As the saying goes, work hard, play hard. But have some of us forgotten how to do the play part? Are we too exhausted from work we’re just trying to recover at the end of the week? Or is it that most of us believe recreation means shopping, browsing a retail park on the weekend to get the short lasting hit of endorphins when we purchase something?
In Common Weal’s book Sorted we’re covering big topics such as Industry, Security, and Health, so why would Recreation be just as important as all those other areas in an independent Scotland? Well to a point it’s the thing that gives us happiness, spending time with your friends and family, doing things that give us joy, it lets us experience new things and gets us up and about. So Recreation deserves to have proper attention paid to it.
Yet currently there are several things stopping the people in Scotland from truly being able to make recreation and leisure a foundation of their week. In Sorted we explore how these obstacles could be removed to allow everyone the chance to be more active, relaxed, social and creative. Sorted approaches this in three sections, Sport and Outdoors, The Arts, and Travel Tourism. So here’s a taster of what to expect from the Recreation chapter in Sorted.
One of the first problems Scotland needs to tackle is the idea that we should only use our time to benefit the economy, our time doesn’t have to benefit GDP. We are a consumption led economy so that means the idea that shopping is one of our most treasured pastimes needs to be altered. Of course we will need to buy things but that doesn’t mean shopping is the backbone of our communities and towns. We don’t need to build communities around shops and retail parks. Coupled with this is the control of advertisements. Wherever you go now it’s hard not to see an ad, bus stops, sporting events, on the side of transport or huge billboards plopped in the middle of town centres. We need to control and reduce the role of marketing in our everyday lives.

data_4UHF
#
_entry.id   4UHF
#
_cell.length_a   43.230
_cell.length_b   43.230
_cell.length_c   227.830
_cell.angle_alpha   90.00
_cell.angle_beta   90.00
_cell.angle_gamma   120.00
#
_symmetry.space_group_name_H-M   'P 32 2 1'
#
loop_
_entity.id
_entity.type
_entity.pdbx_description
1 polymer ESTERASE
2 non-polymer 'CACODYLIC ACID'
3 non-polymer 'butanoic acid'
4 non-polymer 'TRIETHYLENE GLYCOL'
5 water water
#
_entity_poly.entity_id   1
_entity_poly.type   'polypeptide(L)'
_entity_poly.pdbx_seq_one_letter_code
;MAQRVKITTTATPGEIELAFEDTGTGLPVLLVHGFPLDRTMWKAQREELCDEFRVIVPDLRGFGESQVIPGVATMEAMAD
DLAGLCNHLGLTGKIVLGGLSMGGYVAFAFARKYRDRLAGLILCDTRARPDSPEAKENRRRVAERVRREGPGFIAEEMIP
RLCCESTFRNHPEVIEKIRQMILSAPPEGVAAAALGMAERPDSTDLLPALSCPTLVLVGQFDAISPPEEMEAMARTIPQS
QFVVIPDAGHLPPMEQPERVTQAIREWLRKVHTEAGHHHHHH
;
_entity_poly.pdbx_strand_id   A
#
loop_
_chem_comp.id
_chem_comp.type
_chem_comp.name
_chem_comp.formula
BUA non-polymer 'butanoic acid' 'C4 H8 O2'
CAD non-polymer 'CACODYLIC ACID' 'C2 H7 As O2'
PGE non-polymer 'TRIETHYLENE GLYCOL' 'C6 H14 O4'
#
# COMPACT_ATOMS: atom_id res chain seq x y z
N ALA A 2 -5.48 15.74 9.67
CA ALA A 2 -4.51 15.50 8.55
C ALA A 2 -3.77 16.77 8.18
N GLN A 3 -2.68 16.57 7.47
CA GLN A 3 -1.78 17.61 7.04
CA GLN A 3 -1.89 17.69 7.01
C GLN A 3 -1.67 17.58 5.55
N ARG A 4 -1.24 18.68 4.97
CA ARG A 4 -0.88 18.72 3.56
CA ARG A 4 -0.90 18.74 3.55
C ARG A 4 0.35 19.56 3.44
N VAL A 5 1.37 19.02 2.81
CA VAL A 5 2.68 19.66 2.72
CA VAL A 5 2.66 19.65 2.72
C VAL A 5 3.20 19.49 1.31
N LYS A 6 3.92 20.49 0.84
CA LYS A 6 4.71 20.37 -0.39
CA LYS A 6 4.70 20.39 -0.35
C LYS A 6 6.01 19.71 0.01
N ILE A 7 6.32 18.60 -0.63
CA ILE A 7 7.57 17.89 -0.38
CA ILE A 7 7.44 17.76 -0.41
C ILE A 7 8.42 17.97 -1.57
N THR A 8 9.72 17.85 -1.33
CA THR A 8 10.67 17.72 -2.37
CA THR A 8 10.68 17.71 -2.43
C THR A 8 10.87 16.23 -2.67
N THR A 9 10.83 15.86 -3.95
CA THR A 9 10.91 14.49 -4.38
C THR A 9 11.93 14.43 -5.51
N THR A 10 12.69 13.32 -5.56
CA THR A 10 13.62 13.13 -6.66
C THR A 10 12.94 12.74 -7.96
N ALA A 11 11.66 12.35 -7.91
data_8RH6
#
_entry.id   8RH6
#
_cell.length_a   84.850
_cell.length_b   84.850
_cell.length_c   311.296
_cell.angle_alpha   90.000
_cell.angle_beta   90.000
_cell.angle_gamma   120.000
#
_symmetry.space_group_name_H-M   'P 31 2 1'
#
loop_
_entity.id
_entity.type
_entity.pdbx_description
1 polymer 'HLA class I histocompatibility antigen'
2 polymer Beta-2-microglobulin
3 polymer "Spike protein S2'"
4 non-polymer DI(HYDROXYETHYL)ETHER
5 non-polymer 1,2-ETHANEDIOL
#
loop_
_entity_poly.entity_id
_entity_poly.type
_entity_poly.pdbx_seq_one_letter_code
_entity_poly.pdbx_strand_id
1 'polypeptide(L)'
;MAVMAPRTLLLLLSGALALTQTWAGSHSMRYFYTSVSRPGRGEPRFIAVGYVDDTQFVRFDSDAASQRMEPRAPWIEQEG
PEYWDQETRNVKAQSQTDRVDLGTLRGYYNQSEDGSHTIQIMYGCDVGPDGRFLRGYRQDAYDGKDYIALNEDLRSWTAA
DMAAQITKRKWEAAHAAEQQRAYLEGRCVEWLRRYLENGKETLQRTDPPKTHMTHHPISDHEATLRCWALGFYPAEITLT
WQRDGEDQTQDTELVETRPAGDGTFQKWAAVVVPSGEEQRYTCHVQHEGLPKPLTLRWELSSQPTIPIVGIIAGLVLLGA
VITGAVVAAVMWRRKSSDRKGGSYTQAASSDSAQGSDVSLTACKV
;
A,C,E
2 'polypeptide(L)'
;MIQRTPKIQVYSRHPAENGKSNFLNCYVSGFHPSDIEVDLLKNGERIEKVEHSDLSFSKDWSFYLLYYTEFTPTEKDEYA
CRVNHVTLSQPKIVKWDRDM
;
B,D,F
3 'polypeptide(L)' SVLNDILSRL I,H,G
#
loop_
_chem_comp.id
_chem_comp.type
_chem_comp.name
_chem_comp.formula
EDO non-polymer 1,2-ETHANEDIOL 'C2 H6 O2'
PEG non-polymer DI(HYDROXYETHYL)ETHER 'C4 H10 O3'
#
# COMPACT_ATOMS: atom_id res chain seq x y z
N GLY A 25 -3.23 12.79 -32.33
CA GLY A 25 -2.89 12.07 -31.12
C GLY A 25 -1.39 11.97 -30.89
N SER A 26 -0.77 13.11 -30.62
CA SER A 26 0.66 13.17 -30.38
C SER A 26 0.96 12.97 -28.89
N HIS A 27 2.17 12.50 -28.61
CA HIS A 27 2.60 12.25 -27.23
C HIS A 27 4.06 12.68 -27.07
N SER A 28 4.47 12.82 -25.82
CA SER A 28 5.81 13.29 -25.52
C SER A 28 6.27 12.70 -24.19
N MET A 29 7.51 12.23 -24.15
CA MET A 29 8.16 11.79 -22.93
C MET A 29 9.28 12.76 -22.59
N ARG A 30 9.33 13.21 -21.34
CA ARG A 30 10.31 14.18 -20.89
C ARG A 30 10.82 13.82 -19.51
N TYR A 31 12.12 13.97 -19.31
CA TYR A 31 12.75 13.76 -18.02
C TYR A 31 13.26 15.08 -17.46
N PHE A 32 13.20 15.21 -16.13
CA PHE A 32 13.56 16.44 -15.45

Among this should be a commitment to get back our public spaces. Stop public areas and leisure buildings becoming private. If a once public area is sold off to make way for a new development of flats that’s one less space for everyone to exercise in, enjoy or be creative in. School playing fields being sold off have serious long-term effects, even a PFI school can seriously prohibit the recreational use of it outside of school hours.
A big part of recreation is sport, and this has been one of the focuses when approaching recreation in Sorted. One of the most important issues Scotland needs to address is participation. As we make clear often those countries who place highly in Olympic and worldclass sport often have average sport participation, but the opposite is true for those who have high participation in their sports programmes. We don’t want to hamper our elite sports but it would be beneficial to have some separation between community sport and elite, and a big drive to increase participation for all. This way we can stop what happens so often, which is an approach to sport that ultimately always ends up being competitive and elite sport using community sport as a farm for the best talent.